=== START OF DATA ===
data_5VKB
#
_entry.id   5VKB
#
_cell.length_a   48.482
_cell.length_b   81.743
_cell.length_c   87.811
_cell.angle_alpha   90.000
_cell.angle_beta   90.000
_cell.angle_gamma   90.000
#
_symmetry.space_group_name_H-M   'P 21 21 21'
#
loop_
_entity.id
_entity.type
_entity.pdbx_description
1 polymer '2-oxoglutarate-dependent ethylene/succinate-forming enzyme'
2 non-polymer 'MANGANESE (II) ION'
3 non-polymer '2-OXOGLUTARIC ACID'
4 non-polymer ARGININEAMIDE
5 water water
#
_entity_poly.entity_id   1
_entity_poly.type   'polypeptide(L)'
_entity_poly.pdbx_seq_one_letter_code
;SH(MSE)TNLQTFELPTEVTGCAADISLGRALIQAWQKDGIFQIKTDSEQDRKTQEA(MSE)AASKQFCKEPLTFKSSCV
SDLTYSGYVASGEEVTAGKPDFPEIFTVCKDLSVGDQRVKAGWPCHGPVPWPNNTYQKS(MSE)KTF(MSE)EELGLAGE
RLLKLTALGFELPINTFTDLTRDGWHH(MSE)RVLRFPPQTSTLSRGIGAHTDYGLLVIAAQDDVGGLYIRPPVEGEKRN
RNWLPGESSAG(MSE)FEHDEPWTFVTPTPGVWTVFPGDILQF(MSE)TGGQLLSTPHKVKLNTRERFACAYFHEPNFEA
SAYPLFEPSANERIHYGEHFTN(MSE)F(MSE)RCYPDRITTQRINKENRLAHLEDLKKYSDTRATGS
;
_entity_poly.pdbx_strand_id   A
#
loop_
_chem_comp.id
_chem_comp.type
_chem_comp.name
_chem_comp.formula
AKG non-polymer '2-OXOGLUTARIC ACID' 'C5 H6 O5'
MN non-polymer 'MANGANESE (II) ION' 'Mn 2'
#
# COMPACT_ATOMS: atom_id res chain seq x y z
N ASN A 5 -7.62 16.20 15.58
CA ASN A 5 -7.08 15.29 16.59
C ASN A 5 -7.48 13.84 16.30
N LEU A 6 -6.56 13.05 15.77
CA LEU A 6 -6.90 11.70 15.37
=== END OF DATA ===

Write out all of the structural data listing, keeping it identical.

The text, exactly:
data_5VKB
#
_entry.id   5VKB
#
_cell.length_a   48.482
_cell.length_b   81.743
_cell.length_c   87.811
_cell.angle_alpha   90.000
_cell.angle_beta   90.000
_cell.angle_gamma   90.000
#
_symmetry.space_group_name_H-M   'P 21 21 21'
#
loop_
_entity.id
_entity.type
_entity.pdbx_description
1 polymer '2-oxoglutarate-dependent ethylene/succinate-forming enzyme'
2 non-polymer 'MANGANESE (II) ION'
3 non-polymer '2-OXOGLUTARIC ACID'
4 non-polymer ARGININEAMIDE
5 water water
#
_entity_poly.entity_id   1
_entity_poly.type   'polypeptide(L)'
_entity_poly.pdbx_seq_one_letter_code
;SH(MSE)TNLQTFELPTEVTGCAADISLGRALIQAWQKDGIFQIKTDSEQDRKTQEA(MSE)AASKQFCKEPLTFKSSCV
SDLTYSGYVASGEEVTAGKPDFPEIFTVCKDLSVGDQRVKAGWPCHGPVPWPNNTYQKS(MSE)KTF(MSE)EELGLAGE
RLLKLTALGFELPINTFTDLTRDGWHH(MSE)RVLRFPPQTSTLSRGIGAHTDYGLLVIAAQDDVGGLYIRPPVEGEKRN
RNWLPGESSAG(MSE)FEHDEPWTFVTPTPGVWTVFPGDILQF(MSE)TGGQLLSTPHKVKLNTRERFACAYFHEPNFEA
SAYPLFEPSANERIHYGEHFTN(MSE)F(MSE)RCYPDRITTQRINKENRLAHLEDLKKYSDTRATGS
;
_entity_poly.pdbx_strand_id   A
#
loop_
_chem_comp.id
_chem_comp.type
_chem_comp.name
_chem_comp.formula
AKG non-polymer '2-OXOGLUTARIC ACID' 'C5 H6 O5'
MN non-polymer 'MANGANESE (II) ION' 'Mn 2'
#
# COMPACT_ATOMS: atom_id res chain seq x y z
N ASN A 5 -7.62 16.20 15.58
CA ASN A 5 -7.08 15.29 16.59
C ASN A 5 -7.48 13.84 16.30
N LEU A 6 -6.56 13.05 15.77
CA LEU A 6 -6.90 11.70 15.37